Dawn Butler speaks to The Sista Collective

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IN THE latest instalment of the BBC’s award-winning Sista Collective podcast former computer programmer turned MP, Dawn Butler, speaks to Jessie Aru Phillips.

“We’re all given the talk: ‘You’ve got to be twice as good.’ Some people’s parents, especially Nigerian parents, it’s ‘You got to be 10 times better’… But because you’ve had to be twice as good to get recognition, it means that when you walk into the room, you’re already better than anybody else

Dawn Butler

Butler opens up about her political career as a black female, systemic racism in society, inspiring the next generation of young black people and how she likes to unwind with dancing and karaoke.

Speaking on the recent incident which saw her friend’s car stopped by police when she was a passenger, Butler, who accused the Metropolitan Police of racial profiling, says: “He was a nice guy… I make it clear about that because I think it’s vital that we don’t focus on individuals, that we focus on the system, because it’s the change in the system is what’s going to make a difference.

“If you take individuals out of equations, it just changes that individual and that individual experience.

“But it doesn’t change the systemic or the structural racism or discrimination or bias that exists in the system.

“So it’s vital that we change the system. It’s like when John Lewis, the Congressman, who died, he said having one person in the position of power doesn’t change everything in the main – like having one president doesn’t change America, for instance.”

On becoming the first black female MP minister in this country she enthused: “I became a minister and I was the first black female MP to ever be a minister in this country.

“I was so focused on doing a good job and doing it right I kind of forgot that it was momentous. I also forgot how difficult people will try and make my life just because I’m black and female.

“So every stage has been learning. There are loads more black women now in Parliament. And I feel very proud of that.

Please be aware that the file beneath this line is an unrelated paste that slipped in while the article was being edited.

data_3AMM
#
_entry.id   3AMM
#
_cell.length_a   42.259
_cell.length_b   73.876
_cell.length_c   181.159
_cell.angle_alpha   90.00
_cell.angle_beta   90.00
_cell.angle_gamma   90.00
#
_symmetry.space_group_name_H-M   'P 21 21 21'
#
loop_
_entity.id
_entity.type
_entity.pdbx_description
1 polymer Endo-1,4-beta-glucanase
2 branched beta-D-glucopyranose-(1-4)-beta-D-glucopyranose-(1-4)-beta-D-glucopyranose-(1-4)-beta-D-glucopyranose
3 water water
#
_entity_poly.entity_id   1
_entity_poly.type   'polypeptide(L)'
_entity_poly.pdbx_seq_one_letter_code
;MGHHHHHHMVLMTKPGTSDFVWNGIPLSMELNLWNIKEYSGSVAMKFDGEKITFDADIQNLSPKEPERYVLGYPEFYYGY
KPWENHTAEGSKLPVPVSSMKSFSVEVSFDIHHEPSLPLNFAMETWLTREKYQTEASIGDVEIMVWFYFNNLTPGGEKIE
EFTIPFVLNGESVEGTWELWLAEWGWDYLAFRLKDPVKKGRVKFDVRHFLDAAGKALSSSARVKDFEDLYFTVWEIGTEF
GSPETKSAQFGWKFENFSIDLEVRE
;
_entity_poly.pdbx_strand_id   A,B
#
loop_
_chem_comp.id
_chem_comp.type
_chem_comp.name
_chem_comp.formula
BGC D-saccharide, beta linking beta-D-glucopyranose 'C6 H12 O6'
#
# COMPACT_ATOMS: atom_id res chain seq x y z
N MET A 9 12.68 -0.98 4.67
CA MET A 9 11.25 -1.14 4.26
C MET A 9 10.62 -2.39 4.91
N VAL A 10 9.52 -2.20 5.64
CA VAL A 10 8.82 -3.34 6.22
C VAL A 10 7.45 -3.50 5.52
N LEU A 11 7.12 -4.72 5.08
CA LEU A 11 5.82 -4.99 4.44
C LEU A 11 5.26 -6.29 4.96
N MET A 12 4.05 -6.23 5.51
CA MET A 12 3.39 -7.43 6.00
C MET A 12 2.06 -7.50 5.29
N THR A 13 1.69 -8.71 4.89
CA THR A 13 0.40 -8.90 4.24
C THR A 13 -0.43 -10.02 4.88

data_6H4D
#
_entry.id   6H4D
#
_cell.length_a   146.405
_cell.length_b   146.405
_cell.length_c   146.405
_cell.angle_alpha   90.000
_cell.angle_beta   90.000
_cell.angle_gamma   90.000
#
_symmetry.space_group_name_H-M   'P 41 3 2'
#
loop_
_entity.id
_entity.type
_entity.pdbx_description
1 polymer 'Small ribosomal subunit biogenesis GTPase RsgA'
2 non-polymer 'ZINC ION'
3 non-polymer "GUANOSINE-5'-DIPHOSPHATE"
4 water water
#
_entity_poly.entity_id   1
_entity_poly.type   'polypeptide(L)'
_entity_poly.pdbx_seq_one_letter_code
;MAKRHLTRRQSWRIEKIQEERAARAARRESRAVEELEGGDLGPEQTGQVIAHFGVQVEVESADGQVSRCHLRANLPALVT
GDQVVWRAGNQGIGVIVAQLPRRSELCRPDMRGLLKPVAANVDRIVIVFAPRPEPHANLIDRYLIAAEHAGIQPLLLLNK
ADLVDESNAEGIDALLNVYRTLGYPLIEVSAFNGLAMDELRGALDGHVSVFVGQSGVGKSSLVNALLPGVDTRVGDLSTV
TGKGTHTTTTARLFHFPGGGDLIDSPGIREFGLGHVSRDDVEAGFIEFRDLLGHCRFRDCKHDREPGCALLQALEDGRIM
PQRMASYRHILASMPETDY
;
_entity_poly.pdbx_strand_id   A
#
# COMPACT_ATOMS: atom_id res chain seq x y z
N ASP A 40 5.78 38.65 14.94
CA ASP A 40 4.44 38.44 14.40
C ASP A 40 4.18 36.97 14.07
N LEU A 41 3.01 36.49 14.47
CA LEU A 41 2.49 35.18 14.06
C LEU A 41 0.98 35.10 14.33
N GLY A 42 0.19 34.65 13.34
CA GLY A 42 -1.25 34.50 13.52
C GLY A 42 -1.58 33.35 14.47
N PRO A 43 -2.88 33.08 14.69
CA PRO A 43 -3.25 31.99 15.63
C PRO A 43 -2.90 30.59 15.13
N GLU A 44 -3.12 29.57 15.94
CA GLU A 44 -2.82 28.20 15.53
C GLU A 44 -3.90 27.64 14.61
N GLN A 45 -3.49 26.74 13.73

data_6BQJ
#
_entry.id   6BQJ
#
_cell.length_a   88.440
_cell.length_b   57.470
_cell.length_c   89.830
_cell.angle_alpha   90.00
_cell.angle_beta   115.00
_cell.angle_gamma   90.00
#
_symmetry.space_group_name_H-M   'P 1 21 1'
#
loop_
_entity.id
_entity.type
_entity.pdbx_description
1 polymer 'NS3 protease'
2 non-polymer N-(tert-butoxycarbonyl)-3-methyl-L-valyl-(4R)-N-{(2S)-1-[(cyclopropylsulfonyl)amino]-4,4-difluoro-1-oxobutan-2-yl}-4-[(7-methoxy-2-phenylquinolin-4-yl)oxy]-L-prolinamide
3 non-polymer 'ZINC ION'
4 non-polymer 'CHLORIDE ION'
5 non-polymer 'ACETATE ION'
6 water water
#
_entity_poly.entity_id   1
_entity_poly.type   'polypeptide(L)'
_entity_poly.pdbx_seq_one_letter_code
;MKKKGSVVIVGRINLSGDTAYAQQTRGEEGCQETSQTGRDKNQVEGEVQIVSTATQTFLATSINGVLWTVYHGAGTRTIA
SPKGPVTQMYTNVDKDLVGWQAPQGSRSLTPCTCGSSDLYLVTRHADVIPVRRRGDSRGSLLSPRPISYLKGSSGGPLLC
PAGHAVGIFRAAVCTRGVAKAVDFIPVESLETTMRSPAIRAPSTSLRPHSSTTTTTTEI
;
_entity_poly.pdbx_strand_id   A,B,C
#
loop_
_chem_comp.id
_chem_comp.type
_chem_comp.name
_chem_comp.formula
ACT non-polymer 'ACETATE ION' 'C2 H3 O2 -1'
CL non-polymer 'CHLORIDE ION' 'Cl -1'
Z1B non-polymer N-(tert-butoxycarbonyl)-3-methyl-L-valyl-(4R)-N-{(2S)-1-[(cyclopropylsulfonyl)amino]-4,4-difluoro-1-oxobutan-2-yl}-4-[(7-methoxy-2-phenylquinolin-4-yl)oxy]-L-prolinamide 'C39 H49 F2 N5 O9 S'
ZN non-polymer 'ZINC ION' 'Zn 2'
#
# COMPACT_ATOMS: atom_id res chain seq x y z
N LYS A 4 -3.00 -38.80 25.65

“You think to yourself, you’ve been elected like everybody else to enter Parliament. You’re there in your own established right.

“Yet still, somehow people expect you to justify your presence in that space. Now when I look back at it, I kick myself for not preparing for that.

“I was naive to think you could just be elected and do a good job without considering the fact that you are a black woman, and people are going to address you a certain way or distress you in other ways.

“Of course, we should always be ready for that because we do not leave who we are when we leave the home. And people are not bias free… That is the sad reality of the situation.

“The fact that some people don’t believe us in that battle or that struggle is also extremely frustrating.”

The Sista Collective is a BBC England, BBC Radio 5 Live, and BBC Sound’s production offering candid conversation by women of colour, for all to enjoy.

It is executive produced and presented by Jessie Aru Phillips who is joined weekly by co-presenters Simone Riley, Letitia George and Aminata Kamara, together they talk and have fun reflecting the true diversity of the black British experience in the UK.

In response to Dawn Butler MP’s comments about the Metropolitan Police in the podcast the Deputy Commissioner, Sir Steve House, said: “The officers who undertook the stop were from the Violent Crime Task Force and were in the area as part of our proactive work to protect communities from violence.

“Criminals often use vehicles to travel in and to commit crime, therefore officers will often check cars to see if there is anything that requires them to stop it and do further checks. The officers ran a number plate check on the vehicle. At this stage, the officers still didn’t know who the occupants of the car were, including their ethnicity because the car windows were tinted.

“As a result of an officer making a human error as he inputted the car registration, the Police National Computer returned details of a car from another part of the UK.

“The officers were not initially aware of this problem and as a result felt, with good reason, that they should do further checks on the car by stopping it and engaging with the occupants. I expect officers to have professional curiosity and I would have done the same.

“I have viewed all the available video material of that interaction and I have read their statements – the officers acted professionally and politely, explaining why the stop was made and, when realising there was a mistake, explaining this and continuing to answer the occupants’ questions. Ms Butler has said that she has no complaint about ‘how’ the stop was conducted, rather her concerns lie in why the stop was initiated and I have discussed these concerns with her.”

The podcast sees Butler touch on other sbjects such as COVID-19 and her love for singing Madonna tracks.

On inspiring the next generation of young black people she said: “We’re all given the talk: ‘You’ve got to be twice as good.’ Some people’s parents, especially Nigerian parents, it’s ‘You got to be 10 times better’… But because you’ve had to be twice as good to get recognition, it means that when you walk into the room, you’re already better than anybody else.

“Yes! We should hold our heads up. It’s like the saying ‘our crown has already been paid for’.

“So we need to have the confidence to pick that crown up and put it on our head and hold our heads up high with pride, embrace your awesomeness. Go into that room and know that you’re already better than them.”


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